4. The idea that the Rangers lost the game because of the phantom call on Carl Hagelin in the second period is hilarious at best, especially when considering the referees missed a delay of game that should have been called on Dan Girardi about a minute later. Yes, they missed both calls and yes, that is unfortunate. But c'mon.

5. Speaking of Dan Girardi, he had a fantastic first game that gave me a lot of confidence moving forward about this team. I think the offense is a reliable bunch that you know what you will get out of, but the defense is a series of wild cards. At their best the six d-men for the Rangers are the best six in the league, but one cannot rely on the six to be at their best. In Game One Girardi, Ryan McDonagh, Marc Staal, and Keith Yandle all were terrific, and the Rangers won. In Game Two McDonagh failed to cover Crosby, Girardi lazily passed the puck around the boards nearly leading to a goal--twice, and Staal and Yandle were pretty much average as the Rangers lost. This team needs the defense to be on their game or they won't go very far in the playoffs.

6. You may have noticed Dan Boyle's name missing from the last thought. Boyle was the subject of a lot of scorn that I regret my role in during the regular season, as he played a lot better than fans-including myself- gave him credit for. However, if it is possible for a two game stretch to undo a seasons work, I would write a dissertation on just how awful Boyle has been this series. Turnovers, covering the wrong man, letting the Penguins skate past him, around him, you name it and Boyle has done it. Much like Hayes I will hope it is just a poor two game stretch and not any kind of fatigue, but Boyle cannot play the way he has unless the Rangers want to play with five capable defensemen.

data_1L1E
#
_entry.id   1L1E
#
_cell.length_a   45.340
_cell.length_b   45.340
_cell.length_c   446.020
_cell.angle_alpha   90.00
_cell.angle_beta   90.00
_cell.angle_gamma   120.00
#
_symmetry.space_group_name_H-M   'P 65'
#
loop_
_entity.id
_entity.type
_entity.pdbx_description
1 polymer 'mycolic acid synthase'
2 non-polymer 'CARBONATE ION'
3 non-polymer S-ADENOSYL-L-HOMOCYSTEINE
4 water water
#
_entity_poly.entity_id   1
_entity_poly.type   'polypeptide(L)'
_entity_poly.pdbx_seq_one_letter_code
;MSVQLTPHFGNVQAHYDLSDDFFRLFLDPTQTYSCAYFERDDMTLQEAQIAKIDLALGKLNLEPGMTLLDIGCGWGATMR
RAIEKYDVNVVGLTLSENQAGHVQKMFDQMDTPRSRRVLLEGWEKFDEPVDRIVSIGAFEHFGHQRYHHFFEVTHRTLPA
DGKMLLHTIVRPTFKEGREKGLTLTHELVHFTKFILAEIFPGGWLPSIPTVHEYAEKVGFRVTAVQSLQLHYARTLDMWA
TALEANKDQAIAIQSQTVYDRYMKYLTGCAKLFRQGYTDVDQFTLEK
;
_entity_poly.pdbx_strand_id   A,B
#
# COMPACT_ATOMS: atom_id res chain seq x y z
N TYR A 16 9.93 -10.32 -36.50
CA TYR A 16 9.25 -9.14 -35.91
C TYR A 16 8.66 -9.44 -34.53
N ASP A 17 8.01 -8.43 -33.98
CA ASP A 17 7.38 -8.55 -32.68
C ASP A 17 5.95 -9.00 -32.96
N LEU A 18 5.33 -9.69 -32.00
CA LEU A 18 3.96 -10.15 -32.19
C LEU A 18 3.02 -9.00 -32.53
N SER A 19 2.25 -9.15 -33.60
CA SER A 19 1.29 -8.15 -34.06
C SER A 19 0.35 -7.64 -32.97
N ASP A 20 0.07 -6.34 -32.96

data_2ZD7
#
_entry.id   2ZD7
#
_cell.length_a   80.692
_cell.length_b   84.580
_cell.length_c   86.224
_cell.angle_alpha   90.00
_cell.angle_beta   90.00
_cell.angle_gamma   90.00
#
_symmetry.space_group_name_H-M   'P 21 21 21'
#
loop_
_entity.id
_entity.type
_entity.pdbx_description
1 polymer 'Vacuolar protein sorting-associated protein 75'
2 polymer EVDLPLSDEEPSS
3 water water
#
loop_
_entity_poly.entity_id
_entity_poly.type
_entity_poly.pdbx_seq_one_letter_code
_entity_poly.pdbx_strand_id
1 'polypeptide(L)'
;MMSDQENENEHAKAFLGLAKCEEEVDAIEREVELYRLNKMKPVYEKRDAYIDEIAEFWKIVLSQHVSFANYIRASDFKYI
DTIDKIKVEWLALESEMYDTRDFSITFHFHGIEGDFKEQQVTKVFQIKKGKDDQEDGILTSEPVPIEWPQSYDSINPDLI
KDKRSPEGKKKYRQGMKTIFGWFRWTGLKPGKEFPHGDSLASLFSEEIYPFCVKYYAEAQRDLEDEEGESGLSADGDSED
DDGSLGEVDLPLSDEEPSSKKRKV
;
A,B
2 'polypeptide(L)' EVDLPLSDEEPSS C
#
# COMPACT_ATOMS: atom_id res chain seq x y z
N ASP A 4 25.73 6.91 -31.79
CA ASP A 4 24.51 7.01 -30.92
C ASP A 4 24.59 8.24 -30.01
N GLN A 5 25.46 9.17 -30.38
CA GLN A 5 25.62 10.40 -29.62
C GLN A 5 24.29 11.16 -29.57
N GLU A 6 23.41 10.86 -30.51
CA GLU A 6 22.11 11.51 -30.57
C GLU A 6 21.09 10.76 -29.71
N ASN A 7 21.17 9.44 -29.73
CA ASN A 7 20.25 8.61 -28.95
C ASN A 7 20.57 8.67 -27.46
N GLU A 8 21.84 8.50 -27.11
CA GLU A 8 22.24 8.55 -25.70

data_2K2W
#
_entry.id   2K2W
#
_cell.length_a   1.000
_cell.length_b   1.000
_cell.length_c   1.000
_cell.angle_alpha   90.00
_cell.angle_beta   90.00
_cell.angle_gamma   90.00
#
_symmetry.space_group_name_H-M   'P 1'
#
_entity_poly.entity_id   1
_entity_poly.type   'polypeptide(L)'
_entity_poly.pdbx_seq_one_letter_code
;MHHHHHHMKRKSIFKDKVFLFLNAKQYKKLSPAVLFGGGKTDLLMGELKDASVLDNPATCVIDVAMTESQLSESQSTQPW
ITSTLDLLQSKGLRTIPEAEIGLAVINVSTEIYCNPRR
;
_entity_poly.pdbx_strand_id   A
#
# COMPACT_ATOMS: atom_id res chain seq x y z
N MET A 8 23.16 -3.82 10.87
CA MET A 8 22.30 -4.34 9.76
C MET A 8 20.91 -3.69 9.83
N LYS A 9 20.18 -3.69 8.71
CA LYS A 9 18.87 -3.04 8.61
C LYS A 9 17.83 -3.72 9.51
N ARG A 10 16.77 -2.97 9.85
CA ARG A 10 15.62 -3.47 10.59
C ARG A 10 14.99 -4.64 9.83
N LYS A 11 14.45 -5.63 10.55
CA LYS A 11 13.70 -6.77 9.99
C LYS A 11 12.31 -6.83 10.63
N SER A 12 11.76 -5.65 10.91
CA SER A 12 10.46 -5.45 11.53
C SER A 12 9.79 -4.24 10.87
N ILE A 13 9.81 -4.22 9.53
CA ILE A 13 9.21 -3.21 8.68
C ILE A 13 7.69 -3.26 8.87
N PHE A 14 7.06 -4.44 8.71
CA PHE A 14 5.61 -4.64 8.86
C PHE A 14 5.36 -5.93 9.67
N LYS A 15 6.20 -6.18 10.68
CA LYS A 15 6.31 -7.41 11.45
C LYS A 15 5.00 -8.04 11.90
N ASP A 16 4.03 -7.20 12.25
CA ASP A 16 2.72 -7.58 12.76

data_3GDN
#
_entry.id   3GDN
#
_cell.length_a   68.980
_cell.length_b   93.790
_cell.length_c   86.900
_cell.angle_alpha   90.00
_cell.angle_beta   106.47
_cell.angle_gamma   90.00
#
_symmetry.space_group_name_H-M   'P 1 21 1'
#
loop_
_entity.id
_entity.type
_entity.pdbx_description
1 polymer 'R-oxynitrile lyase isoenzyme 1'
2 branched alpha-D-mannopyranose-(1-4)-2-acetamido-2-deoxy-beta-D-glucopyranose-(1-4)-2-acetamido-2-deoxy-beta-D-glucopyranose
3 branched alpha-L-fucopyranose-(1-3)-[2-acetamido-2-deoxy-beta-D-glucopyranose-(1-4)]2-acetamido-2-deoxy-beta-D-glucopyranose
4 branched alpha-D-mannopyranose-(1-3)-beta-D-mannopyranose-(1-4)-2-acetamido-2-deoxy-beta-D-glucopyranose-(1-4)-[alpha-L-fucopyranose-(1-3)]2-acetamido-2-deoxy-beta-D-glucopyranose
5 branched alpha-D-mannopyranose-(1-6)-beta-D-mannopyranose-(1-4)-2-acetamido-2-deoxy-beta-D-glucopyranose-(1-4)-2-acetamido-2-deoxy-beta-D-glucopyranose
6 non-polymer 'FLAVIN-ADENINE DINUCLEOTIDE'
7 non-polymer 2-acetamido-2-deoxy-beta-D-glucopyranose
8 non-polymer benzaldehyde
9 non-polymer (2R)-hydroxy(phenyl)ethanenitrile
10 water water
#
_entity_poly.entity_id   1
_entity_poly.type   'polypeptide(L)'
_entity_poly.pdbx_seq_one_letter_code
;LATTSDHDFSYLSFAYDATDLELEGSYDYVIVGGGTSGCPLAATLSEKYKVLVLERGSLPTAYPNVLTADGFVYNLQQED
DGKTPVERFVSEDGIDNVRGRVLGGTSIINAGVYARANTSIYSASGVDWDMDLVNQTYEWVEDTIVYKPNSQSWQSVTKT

7. Henrik Lundqvist has been fine. I think saying he has been great or any strongly positive adjective would be stretching it a bit, but he has done his job. Do not even entertain the thought that there is even a 1% chance Cam Talbot starts a game this post-season unless Hank is hurt. It is not happening, nor should it be. As for the goalie in the other net, much like Lundqvist I think Fleury has been fine. I would actually give Fleury the edge through two, as he has had to make some tougher saves and kept the Penguins in game one. That being said, both goalies have played better than their stats have indicated, and I think (hope?) Fleury will give up a few softies as he always does. We shall see.